Gruevski case: Justice Ministry preparing Documentation for extradition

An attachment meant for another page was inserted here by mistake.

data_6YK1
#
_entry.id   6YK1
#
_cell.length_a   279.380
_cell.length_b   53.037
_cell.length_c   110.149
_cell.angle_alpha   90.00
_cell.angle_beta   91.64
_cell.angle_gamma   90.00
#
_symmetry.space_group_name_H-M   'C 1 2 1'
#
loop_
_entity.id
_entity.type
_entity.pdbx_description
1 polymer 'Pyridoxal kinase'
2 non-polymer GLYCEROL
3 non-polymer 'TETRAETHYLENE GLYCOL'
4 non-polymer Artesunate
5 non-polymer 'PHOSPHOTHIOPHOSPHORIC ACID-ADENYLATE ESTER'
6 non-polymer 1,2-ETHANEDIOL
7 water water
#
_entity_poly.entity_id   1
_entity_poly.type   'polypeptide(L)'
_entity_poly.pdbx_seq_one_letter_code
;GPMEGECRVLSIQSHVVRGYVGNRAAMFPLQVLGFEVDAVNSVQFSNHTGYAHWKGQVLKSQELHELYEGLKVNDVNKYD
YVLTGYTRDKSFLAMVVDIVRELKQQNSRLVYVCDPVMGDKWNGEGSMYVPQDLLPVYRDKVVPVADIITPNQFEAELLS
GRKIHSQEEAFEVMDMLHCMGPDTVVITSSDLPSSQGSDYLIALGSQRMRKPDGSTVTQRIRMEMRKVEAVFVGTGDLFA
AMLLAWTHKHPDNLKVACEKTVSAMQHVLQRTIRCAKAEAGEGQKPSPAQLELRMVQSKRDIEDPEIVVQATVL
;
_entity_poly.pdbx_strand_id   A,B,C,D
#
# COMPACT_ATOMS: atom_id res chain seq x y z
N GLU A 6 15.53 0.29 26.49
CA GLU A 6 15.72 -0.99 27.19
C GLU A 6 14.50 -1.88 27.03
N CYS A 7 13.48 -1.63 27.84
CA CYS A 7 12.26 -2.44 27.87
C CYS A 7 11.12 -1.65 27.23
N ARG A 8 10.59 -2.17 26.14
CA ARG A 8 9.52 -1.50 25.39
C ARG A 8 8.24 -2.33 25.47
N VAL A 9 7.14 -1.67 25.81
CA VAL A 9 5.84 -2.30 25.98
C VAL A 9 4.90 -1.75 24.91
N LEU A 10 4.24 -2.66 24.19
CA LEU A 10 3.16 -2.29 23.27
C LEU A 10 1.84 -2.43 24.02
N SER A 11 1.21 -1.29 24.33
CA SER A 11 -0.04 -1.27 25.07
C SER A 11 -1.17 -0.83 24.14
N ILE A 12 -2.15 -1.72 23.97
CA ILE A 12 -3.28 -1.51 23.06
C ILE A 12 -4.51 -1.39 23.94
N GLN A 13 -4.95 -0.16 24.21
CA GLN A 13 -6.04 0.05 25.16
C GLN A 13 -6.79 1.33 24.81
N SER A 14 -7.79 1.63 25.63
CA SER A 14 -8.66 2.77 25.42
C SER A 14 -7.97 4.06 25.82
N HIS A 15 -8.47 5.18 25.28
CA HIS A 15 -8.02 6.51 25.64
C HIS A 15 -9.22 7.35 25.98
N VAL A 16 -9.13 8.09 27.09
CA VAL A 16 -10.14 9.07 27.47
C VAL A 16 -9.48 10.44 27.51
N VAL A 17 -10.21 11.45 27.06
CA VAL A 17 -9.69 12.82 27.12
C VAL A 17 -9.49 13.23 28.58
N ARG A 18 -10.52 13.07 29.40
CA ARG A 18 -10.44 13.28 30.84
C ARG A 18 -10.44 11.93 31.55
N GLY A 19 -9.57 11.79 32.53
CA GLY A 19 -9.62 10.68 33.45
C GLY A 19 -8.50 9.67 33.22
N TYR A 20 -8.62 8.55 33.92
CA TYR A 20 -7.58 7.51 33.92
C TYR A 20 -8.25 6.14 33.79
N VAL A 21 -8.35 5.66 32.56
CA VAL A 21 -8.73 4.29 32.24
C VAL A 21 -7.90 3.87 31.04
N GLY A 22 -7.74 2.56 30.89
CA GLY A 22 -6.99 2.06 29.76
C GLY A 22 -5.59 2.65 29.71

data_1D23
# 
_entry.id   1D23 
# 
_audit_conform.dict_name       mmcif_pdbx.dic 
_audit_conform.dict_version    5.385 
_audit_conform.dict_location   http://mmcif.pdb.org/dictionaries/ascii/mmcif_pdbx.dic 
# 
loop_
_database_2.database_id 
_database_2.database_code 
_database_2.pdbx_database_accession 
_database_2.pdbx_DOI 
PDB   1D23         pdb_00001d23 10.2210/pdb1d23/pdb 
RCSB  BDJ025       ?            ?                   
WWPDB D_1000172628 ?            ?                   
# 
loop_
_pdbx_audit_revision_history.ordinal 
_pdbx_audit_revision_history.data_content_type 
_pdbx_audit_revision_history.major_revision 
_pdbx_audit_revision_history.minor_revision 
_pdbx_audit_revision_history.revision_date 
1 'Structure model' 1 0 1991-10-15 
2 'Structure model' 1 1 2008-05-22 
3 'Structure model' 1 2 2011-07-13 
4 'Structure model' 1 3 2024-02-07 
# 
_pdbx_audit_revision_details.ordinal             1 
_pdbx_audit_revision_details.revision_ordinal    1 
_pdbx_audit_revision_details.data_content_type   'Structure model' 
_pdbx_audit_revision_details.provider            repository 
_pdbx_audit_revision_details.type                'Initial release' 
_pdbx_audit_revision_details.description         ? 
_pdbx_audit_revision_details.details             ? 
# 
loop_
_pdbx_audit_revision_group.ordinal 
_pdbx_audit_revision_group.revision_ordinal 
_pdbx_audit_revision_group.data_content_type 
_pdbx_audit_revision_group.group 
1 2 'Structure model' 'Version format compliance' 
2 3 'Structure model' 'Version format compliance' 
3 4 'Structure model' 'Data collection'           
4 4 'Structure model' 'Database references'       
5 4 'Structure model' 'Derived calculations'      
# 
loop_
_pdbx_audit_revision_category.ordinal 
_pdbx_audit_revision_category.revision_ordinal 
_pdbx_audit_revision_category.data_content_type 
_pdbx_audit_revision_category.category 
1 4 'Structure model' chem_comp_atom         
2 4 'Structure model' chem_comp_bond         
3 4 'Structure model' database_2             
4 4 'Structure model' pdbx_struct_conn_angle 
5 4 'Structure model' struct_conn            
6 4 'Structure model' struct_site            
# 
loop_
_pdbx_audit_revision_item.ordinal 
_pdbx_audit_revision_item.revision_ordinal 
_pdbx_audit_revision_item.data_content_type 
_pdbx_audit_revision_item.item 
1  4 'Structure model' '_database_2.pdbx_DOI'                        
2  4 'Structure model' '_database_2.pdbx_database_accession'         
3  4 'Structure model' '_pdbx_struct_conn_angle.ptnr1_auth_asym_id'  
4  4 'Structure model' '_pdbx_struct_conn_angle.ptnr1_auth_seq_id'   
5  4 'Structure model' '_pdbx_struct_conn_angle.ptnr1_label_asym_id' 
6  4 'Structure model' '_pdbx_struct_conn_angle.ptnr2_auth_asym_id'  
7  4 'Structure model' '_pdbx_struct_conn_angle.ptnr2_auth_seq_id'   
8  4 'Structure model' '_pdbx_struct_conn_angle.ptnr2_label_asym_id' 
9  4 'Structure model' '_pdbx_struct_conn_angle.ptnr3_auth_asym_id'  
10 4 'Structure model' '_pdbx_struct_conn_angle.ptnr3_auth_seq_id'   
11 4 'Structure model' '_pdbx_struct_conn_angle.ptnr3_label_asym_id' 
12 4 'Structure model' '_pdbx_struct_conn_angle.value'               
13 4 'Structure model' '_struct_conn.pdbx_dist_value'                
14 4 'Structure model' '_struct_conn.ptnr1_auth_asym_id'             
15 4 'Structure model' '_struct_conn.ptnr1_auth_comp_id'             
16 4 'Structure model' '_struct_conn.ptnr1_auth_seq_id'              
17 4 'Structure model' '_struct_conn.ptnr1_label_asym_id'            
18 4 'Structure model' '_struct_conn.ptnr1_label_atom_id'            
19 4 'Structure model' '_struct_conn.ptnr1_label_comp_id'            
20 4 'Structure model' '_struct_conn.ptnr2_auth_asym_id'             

The Basic Public Prosecutor’s Office for Prosecution of Organised Crime (BPPOPCC) and Corruption has started a pre-investigative procedure over former PM Nikola Gruevski’s escape to Hungary. “There are grounded suspicions that certain official persons, abusing their official position and authority, enabled the convicted person to illegally leave the Republic of Macedonia,” it said on Wednesday. The case has been given to a relevant prosecutor. Within the frameworks of the procedure, orders have been given to gather data about the case. The Justice Ministry is preparing the vast documentation about the extradition procedure that needs to be translated also in Hungarian, while the Interior Ministry is conducting control to see whether some people from the police helped the former PM escape. “It’s about vast documentation of around 400 pages. However, regardless of the number of pages, the request will be officially submitted to Hungary over the course of these days. The Internal Control Department is conducting a procedure about possible involvement of police officers in terms of them having helped him, while, moreover, the Skopje Internal Affairs Sector is determining the manner in which he escaped, as well as, potentially, outside persons that helped him,” Government spokesperson Mile Bosnjakovski stated. FM Nikola Dimitrov and his Hungarian counterpart, Peter Szijjarto, talked about the situation by phone. The former said “it’s about a convict against whom several other processes are underway”. Also, Dimitrov pointed to the paradox of political asylum in an EU member being sought by a person whose rule in a candidate country was characterised by the Union as a “captured state”. In the conversation, the Hungarian FM confirmed to his counterpart that Gruevski had already filed an asylum request and that the legal procedure had already started. As he added, the request is a legal issue, not a political one. “The Hungarian authorities will be acting in full accordance with international law,” Szijjarto noted. The same day, a group of 14 civil society organsiations joined the public condemnation of, as it said, the oversights by institutions. Also, it called for urgent and thorough investigations into the actions of the Criminal Court, but also for the Interior Ministry. Hungarian PM Viktor Orban was asked by how “a criminal from Macedonia” could illegally enter Hungary and why he wasn’t in the transit zone. “Ask the attorneys,” the Hungarian PM stressed, adding that he had no time for questions. The same day, Gergely Gulyas, Minister of the PM’s Office, confirmed Gruevski had given a statement in a Hungarian embassy, where he had filed an asylum request, without specifying which embassy. He just added that it wasn’t the one in Macedonia. Regarding the report by some regional media that Gruevski spent one night at the Hungarian Embassy in Tirana, after which he headed to Budapest from Tirana International Airport, the Embassy neither confirmed nor denied it. It told Top Channel TV that it didn’t “comment on processes that are underway”, taking as the point of departure the fact that the request was being reviewed in Budapest. Albania’s authorities confirmed for TV21 TV that Gruevski had fled via their country. As they added, at 7:11 pm on 11 November, the former PM left Albania at Hani i Hotit Border Crossing. He headed towards Montenegro and crossed the border with a vehicle owned by the Hungarian Embassy in Tirana with licence plates CD1013A. A statement from Albanian police said Gruevski was “a passenger in a car belonging to the Hungarian embassy” in Tirana, Albania’s capital, when it crossed the country’s northern border into Montenegro on Sunday evening. A warrant for his arrest was only made known to the Albanian authorities on Tuesday, the statement said. There is no information how Gruevski initially entered Albanian territory. The Montenegrin police confirmed that he had entered and left Montenegro’s territory the same day. “The Montenegrin police in this case fully respected the legal procedure,” they stressed. More details about how Gruevski entered the country and which border-crossing he used to leave weren’t revealed by them. Gruevski is still hiding in Albania, 24 TV said reported at around 10 pm, citing well-informed sources from Tirana. “According to our sources, it’s completely certain that Gruevski will flee Albania by sea and most likely head to Greece,” the TV station added.